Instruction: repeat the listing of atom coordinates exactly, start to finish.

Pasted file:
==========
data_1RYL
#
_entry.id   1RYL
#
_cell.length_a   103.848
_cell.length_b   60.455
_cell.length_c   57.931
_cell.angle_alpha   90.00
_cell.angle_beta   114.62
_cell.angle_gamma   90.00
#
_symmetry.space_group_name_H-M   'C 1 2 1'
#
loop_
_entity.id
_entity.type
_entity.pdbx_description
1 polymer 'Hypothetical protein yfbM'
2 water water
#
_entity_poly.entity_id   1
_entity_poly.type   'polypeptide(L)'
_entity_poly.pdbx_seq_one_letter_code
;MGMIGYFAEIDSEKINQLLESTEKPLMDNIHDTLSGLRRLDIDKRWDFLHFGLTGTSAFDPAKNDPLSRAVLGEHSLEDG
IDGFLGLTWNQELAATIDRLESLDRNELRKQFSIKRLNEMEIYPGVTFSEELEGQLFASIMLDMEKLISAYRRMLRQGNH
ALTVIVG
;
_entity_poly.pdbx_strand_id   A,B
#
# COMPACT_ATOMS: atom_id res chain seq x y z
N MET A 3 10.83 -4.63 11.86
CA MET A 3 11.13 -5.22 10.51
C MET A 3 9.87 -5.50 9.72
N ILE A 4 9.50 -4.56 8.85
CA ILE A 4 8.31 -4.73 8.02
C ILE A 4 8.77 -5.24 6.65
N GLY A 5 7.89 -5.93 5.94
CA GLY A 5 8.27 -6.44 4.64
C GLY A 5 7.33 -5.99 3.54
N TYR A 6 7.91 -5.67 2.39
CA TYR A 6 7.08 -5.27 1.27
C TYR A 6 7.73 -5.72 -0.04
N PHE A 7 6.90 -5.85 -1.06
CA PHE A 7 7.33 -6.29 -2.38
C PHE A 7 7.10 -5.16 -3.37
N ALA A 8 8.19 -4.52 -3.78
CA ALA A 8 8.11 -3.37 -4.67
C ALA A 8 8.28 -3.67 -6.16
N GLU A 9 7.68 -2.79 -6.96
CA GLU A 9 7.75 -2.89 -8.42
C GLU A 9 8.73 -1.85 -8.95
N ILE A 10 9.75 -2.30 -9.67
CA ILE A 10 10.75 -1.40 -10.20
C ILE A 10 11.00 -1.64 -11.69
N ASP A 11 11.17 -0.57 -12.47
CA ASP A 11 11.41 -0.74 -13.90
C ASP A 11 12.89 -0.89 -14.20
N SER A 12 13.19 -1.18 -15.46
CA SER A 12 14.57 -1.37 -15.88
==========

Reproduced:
data_1RYL
#
_entry.id   1RYL
#
_cell.length_a   103.848
_cell.length_b   60.455
_cell.length_c   57.931
_cell.angle_alpha   90.00
_cell.angle_beta   114.62
_cell.angle_gamma   90.00
#
_symmetry.space_group_name_H-M   'C 1 2 1'
#
loop_
_entity.id
_entity.type
_entity.pdbx_description
1 polymer 'Hypothetical protein yfbM'
2 water water
#
_entity_poly.entity_id   1
_entity_poly.type   'polypeptide(L)'
_entity_poly.pdbx_seq_one_letter_code
;MGMIGYFAEIDSEKINQLLESTEKPLMDNIHDTLSGLRRLDIDKRWDFLHFGLTGTSAFDPAKNDPLSRAVLGEHSLEDG
IDGFLGLTWNQELAATIDRLESLDRNELRKQFSIKRLNEMEIYPGVTFSEELEGQLFASIMLDMEKLISAYRRMLRQGNH
ALTVIVG
;
_entity_poly.pdbx_strand_id   A,B
#
# COMPACT_ATOMS: atom_id res chain seq x y z
N MET A 3 10.83 -4.63 11.86
CA MET A 3 11.13 -5.22 10.51
C MET A 3 9.87 -5.50 9.72
N ILE A 4 9.50 -4.56 8.85
CA ILE A 4 8.31 -4.73 8.02
C ILE A 4 8.77 -5.24 6.65
N GLY A 5 7.89 -5.93 5.94
CA GLY A 5 8.27 -6.44 4.64
C GLY A 5 7.33 -5.99 3.54
N TYR A 6 7.91 -5.67 2.39
CA TYR A 6 7.08 -5.27 1.27
C TYR A 6 7.73 -5.72 -0.04
N PHE A 7 6.90 -5.85 -1.06
CA PHE A 7 7.33 -6.29 -2.38
C PHE A 7 7.10 -5.16 -3.37
N ALA A 8 8.19 -4.52 -3.78
CA ALA A 8 8.11 -3.37 -4.67
C ALA A 8 8.28 -3.67 -6.16
N GLU A 9 7.68 -2.79 -6.96
CA GLU A 9 7.75 -2.89 -8.42
C GLU A 9 8.73 -1.85 -8.95
N ILE A 10 9.75 -2.30 -9.67
CA ILE A 10 10.75 -1.40 -10.20
C ILE A 10 11.00 -1.64 -11.69
N ASP A 11 11.17 -0.57 -12.47
CA ASP A 11 11.41 -0.74 -13.90
C ASP A 11 12.89 -0.89 -14.20
N SER A 12 13.19 -1.18 -15.46
CA SER A 12 14.57 -1.37 -15.88